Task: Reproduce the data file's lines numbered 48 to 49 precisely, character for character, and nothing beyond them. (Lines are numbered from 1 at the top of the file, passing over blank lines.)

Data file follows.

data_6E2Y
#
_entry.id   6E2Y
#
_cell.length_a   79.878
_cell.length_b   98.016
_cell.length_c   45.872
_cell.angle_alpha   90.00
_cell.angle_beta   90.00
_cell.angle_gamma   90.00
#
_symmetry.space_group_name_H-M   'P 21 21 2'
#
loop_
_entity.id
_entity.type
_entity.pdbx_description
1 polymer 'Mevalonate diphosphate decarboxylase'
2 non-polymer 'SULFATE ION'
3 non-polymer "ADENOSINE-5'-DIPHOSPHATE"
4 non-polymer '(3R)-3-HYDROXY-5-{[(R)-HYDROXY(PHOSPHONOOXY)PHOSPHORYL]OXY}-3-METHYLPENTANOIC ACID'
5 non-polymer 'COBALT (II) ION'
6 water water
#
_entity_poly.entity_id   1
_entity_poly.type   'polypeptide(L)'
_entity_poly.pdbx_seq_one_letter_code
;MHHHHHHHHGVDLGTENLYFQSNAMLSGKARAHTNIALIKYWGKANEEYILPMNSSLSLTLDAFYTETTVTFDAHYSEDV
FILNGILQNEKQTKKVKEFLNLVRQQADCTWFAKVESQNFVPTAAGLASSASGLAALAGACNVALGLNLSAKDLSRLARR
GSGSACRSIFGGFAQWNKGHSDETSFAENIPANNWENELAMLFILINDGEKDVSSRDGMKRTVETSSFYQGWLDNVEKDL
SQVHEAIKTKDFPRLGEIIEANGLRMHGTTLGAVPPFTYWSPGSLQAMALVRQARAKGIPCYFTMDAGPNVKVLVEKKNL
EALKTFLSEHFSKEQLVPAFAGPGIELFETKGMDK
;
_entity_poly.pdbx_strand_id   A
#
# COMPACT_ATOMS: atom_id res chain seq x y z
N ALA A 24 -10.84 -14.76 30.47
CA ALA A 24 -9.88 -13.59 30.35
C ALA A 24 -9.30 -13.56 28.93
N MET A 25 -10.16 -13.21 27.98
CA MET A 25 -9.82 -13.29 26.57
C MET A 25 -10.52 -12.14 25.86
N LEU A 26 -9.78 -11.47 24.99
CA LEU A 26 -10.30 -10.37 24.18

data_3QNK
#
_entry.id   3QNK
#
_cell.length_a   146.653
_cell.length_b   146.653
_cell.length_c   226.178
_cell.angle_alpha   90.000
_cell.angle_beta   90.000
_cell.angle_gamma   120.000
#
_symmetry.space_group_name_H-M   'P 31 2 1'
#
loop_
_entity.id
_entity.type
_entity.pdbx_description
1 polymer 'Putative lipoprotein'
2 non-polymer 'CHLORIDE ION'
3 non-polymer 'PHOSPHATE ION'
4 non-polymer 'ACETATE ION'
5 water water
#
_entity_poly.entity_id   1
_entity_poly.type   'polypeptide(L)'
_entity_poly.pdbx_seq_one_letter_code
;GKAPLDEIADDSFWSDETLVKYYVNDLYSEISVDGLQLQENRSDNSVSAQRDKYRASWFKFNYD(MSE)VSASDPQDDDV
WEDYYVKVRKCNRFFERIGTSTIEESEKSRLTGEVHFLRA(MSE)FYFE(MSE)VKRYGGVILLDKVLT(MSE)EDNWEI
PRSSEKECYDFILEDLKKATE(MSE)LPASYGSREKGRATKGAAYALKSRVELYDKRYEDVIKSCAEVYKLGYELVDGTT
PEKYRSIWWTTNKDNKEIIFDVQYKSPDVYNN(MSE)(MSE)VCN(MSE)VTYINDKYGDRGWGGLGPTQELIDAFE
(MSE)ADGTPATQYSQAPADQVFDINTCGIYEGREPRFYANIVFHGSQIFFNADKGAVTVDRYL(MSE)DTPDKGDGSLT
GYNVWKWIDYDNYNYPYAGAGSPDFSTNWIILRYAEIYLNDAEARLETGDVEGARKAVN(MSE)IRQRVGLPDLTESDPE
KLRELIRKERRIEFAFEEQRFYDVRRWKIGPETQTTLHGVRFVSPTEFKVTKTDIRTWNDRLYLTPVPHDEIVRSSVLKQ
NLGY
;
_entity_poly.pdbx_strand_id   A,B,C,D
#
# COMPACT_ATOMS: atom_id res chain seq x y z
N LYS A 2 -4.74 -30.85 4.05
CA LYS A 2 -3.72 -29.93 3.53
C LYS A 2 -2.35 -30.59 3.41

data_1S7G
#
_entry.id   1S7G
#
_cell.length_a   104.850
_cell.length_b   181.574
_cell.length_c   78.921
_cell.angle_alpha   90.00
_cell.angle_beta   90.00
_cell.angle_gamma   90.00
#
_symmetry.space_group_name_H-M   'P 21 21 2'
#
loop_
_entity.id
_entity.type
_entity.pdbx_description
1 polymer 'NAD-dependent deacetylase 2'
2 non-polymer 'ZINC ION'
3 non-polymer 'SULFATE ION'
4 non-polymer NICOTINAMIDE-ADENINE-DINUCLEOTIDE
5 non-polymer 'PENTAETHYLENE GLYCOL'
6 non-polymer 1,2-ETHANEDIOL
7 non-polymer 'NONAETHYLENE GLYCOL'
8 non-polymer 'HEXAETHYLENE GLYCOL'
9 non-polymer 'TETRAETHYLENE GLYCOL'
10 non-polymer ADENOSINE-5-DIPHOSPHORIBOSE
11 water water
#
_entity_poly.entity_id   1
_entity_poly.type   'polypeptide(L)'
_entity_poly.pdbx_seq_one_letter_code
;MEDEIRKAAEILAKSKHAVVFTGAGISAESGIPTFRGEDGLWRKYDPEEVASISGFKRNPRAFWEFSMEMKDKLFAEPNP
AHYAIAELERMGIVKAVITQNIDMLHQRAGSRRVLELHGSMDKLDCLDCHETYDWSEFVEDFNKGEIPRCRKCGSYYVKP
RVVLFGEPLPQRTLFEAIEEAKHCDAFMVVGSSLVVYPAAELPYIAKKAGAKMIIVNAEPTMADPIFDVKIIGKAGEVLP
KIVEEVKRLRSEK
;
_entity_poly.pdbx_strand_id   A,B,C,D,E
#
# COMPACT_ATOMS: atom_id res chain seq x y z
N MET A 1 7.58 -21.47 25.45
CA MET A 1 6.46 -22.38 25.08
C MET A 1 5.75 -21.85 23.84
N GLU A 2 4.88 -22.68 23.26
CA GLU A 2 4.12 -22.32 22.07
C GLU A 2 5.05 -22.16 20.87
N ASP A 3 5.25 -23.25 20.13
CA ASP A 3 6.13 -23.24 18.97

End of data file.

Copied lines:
#
_cell.length_a   146.653